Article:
What we like (aside from the obvious appeal of all that time-worn wood and ancient riveted iron) is the quaintness and the innocent charm. For us, there's never enough of that in the world. But we don't understand why the seats are arranged tandem fashion—unless it's intended to inculcate in the minds of the students the notion of following the car ahead and/or queuing in traffic. Or maybe it's got something to do with managing back seat drivers.
Either way, if we owned a trendy loft apartment, and if we already had a British K2 telephone box in the corner, a sofa made from the boot (trunk) of a '57 Chevy, a Dalek from the Dr Who TV series, and maybe one of those funky hanging fibreglass chairs from the 1960s, we'd probably buy this driving bench and try and have some fun with it whilst watching the Dukes of Hazzard or something.
But at Sump, we live in more modest accommodation, so we'll pass up this antique opportunity. However, if you're interested and live a more trendy lifestyle, the auctioneers are Sotheby's.
The auction will be held at The Hershey Lodge, 325 University Drive, Hershey, Pennsylvania 17033, USA. The date is 5th and 6th October 2017. The estimate is $6,000 - $8,000.
Paul Sample's illustrious biking hero in one plush book
Prices from £85 to £250
We have to declare an interest here. Or, rather, a disinterest. That's because we hate Ogri and have never had much time for him or his madcap adventures. But then, we hate a lot of things, and most of the world doesn't seem to care much. It's a problem.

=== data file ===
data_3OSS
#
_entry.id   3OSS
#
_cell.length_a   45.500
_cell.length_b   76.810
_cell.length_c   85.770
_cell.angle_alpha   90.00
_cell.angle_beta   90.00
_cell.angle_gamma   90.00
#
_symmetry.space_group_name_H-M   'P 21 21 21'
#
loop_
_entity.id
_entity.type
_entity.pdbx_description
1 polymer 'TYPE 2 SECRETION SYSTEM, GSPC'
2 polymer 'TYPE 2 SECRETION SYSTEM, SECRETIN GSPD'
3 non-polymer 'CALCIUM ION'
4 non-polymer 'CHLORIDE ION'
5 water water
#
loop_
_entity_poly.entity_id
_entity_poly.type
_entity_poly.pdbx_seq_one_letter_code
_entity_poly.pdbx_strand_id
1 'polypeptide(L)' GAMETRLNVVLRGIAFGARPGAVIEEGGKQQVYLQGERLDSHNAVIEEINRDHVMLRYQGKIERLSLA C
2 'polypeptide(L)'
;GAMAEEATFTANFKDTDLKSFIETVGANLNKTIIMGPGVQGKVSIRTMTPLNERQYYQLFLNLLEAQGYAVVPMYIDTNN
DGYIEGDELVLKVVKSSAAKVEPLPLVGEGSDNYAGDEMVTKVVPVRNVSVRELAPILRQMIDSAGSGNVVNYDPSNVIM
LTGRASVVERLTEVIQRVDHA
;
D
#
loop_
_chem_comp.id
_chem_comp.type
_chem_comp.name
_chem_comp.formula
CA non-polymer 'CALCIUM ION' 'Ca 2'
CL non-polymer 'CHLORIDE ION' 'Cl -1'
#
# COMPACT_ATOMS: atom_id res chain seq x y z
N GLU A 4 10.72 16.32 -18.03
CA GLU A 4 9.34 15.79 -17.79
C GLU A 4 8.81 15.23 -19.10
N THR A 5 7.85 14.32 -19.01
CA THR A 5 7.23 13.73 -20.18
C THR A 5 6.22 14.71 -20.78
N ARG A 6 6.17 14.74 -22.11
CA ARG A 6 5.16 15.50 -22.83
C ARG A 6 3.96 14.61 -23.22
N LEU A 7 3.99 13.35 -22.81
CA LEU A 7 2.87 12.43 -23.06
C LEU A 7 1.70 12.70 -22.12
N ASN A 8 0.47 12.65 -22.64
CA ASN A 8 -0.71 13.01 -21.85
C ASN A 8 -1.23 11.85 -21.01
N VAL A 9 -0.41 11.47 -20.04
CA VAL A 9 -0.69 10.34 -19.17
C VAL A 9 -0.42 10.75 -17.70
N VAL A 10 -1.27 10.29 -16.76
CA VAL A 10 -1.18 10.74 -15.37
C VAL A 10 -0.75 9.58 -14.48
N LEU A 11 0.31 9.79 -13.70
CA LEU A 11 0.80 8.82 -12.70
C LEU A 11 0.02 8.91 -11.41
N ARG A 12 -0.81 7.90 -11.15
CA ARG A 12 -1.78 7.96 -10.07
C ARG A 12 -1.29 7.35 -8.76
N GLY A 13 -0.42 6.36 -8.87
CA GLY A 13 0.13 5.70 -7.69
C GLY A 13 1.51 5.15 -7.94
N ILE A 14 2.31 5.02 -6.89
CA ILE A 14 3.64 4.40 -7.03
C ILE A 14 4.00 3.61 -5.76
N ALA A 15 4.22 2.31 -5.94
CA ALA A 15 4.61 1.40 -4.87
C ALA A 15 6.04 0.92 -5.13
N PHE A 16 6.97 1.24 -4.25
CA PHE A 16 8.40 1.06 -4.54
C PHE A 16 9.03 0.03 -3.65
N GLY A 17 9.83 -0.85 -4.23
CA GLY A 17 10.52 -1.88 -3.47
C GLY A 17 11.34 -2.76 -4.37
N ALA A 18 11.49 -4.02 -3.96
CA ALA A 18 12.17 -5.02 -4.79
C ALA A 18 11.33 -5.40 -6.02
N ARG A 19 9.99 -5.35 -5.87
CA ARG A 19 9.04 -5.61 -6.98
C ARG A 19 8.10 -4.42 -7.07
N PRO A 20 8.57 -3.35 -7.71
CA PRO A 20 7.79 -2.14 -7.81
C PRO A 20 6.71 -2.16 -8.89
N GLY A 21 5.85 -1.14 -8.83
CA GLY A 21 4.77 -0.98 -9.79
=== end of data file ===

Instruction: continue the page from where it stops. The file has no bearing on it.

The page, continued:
But don't misunderstand us. Yorkshireman Paul Sample's biker-famous Ogri cartoons are a great creation. They were a huge success, and they entertained tens of thousands, if not hundreds of thousands of motorcyclists both at home and abroad. It's simply that we don't count ourselves among that number. That's all.
However, the real story here is that you can now buy The Complete Compendium of Ogri Strip Cartoons 1972 - 2013 and enjoy his antics all over again.
The humour is unarguable. The artwork throughout is fantastic. There are wonderful flashes of human insight everywhere. And as a biking character, Ogri is second to none. That said, we still see all this with the same kind of dispassionate interest that we reserve for the Financial Times.
Important stuff, but we're not subscribers.
In total, 443 Ogri cartoons were published. Bike Magazine had most of 'em and ran the strip between 1972 and the end of 2008 (and Ogri was a major draw to Bike Magazine, no pun intended). Then Back Street Heroes carried the fun until 2013 when Paul Sample parked his pen and contented himself with other matters.
Why did the strip end? We don't know. But we've heard various explanations, all of which went in one era and out the other. Regardless, the amount of creative effort that went into producing Ogri is staggering, and that no doubt played a part. If cartoonist Paul Sample had nothing else to his credit, it would still be a major achievement. But he's also illustrated numerous paperback books, posters and advertising literature.
The compendium has reproduced those 443 strips and has included a couple more that were never published. The covers of the book will be foil-blocked in antique gold. The main image shows Ogri leaping off a bridge in one of his time-honoured poses. And if it makes a difference, the Queen's own bookbinder, Blissett's, are throwing this package together.
Throwing? Well actually, it looks like this is going to be a high-quality collectors item which will be available in three binding options:
Bound in black buckram book cloth, £85.
Bound in black buckram book cloth, presented in a hand-made slipcase and numbered from 101 upwards, selling for £125.